Jeremy Petrick. Technique: Framing.
Ok, I get that the Center of Interest is the weathered door. Framing? Where? I think you had some interesting possibilities here and you sort of blew it. It's really just a record shot of the door. The content on either side of the door is pretty benign. Converting it to black and white helps. I would have worked a little harder on this series because I strongly suspect there were some interesting possibilities.
Carlos Nazareth. Technique: Fibonacci and Contrast.
This is an excellent example of how the Fibonacci Curve strengthens an image and cropping to panoramic emphasizes the curve even more. The Center of Interest is obvious. The leaves on the left are so-so but they don't hurt the photo too much. I would probably clone out the small vertical branch because it does nothing for the image.
Carlos Nazareth. Technique: Motion Blur.
Carlos tried to apply Motion Blur by spinning the barrel of the zoom lens. The prerequisite for creating this type of image is strong vertical lines. If anything, this image has stronger horizontal lines. As a result, a lot of the image just sort of looks like a mess. I'm not crazy about the Center of Interest, the blond grass. It doesn't speak to me especially since the flowers in front of it are prettier and more interesting. Remember to decide "what" before you decide "how."
I was sort of intrigued by what you might be able to do with this image by applying Depth of Field as a compositional technique. I used OnOne Focus Point to create an oval of focus around the tall grass and further blur the surroundings. Then I used OneOne PhotoTools Impressionistic tool to make the area surrounding the tall grass more painterly. Finally, I cropped the image to an 8x10 ratio which resulted in the grass being placed on the axis of the Rule of Thirds.
Terza Kurki. Technique: S Curve.
The purpose of an S Curve, similar to leading lines, should be to lead us to "something." In this case, I don't know what it is. Perhaps by moving to the right and backing up you could have created a more dramatic S Curve from right to left. Additionally, the sky is bright and without definition. Since our eye naturally goes to the "whitest and the brightest" in an image, the sky weakens the photo. Shooting at essentially eye level makes the whole thing look too "normal. In addition to backing up, I would have shot from a very high level to take the sky out. My tripod goes to 9 feet and I frequently bring a ladder (because I'm short!).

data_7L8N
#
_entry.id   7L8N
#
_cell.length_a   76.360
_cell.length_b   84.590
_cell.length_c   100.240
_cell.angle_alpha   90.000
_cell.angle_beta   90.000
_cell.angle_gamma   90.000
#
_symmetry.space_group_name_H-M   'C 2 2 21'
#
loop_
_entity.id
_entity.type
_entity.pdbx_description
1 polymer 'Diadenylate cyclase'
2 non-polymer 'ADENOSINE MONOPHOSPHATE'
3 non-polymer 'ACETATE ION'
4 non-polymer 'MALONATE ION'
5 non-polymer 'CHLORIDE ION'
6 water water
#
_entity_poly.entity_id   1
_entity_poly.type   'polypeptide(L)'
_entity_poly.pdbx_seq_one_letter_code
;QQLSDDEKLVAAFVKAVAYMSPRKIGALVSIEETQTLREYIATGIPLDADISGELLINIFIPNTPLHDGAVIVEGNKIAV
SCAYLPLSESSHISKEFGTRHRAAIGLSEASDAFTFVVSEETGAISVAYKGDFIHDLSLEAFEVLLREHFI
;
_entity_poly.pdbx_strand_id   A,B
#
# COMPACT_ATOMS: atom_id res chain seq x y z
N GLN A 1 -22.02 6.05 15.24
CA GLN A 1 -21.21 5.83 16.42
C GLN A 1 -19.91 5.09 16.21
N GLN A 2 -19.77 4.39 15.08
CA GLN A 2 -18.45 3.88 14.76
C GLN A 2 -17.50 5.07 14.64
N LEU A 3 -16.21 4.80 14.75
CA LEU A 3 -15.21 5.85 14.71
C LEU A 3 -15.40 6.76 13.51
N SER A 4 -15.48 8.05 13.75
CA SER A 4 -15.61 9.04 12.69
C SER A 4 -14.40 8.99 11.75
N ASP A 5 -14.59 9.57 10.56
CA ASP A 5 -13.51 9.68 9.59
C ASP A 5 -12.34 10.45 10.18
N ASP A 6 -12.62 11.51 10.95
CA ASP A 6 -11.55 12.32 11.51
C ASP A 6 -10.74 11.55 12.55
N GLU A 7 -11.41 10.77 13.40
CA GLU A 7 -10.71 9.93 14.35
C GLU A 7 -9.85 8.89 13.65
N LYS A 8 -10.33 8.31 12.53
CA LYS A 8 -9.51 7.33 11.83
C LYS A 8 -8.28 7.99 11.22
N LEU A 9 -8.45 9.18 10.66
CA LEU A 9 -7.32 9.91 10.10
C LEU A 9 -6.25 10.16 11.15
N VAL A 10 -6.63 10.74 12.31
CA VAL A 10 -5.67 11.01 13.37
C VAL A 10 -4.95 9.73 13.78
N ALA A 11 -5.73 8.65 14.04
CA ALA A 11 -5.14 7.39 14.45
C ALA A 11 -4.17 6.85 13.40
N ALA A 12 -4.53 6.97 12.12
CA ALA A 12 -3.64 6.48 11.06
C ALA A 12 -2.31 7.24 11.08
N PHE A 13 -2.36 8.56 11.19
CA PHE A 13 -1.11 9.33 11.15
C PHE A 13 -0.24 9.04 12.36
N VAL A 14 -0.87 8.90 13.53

Sally MacRae Jaffe. Technique: Unknown.
Insects and animals are tough, tough, tough subjects to shoot creatively. Rarely, will they pause long enough for you to carefully consider what you are doing. To be a good photographer of this kind of subject matter, you have to practice, practice, practice. When you have the opportunity to get the shot, you have to compose instantaneously and intuitively. The major problem with this image, even though the background is pretty blown out of focus, is that it's still way too busy. It distracts and detracts from the Center of Interest. Regardless, you did a pretty good job. A quality macro lens, shot wide open, with IS (Image Stabilization), would enable you to nail this shot and take the background to a complete blur. Some of this can be accomplished in post processing. Unfortunately, you sent me a very small file which cannot be effectively edited.
You can see from applying the Rule of Thirds, the dragon fly just misses both axes, upper left and lower left. Any movement either direction would have strengthened this image.
Lisa Lawin. Technique: Unspecified.
This is a nice image that is, quite frankly, a dime a dozen. It's really a documentary shot of this bloom. It doesn't tell a story because there is no composition at all that I can detect. You build a composition of this bloom by backing up and placing it in some context at an angle other than what we are normally used to seeing it at. The image is only partially in focus because it was shot at f/5.7. The other way to build a better composition is to fill the frame with the bloom, open up as far as possible, and make one part of the bloom stand in sharp focus while the rest of it goes to a blur.
Larry Weinman. Technique: Leading Lines
This is interesting image in a lot of ways. Leading Lines take you from the top of the image through to the back of the image. In this case, the pergola itself is the Center of Interest so the compositional technique is the foundation for the entire image. I like the angle and the lens choice which warps the straight lines of the supporting posts. The processing is over the top. I think it goes a little too far. I don't like the fringing in the trees.
Jodell Kruse. Technique: Repetition and Depth of Field
What makes this image work is neither Repetition nor Depth of Field. The compositional technique is actually Contrast using Light and Dark. The dark areas serve to direct your attention to the light areas, the Center of Interest. Kudos to Jodell for being observant and finding this subject matter.
This image was under exposed which took away from the drama of the shot. I added richness, color, and tone in the mushrooms by putting the image through OnOne PhotoTools Color and Tone Enhancer as well as the Golden Enhancer tool.
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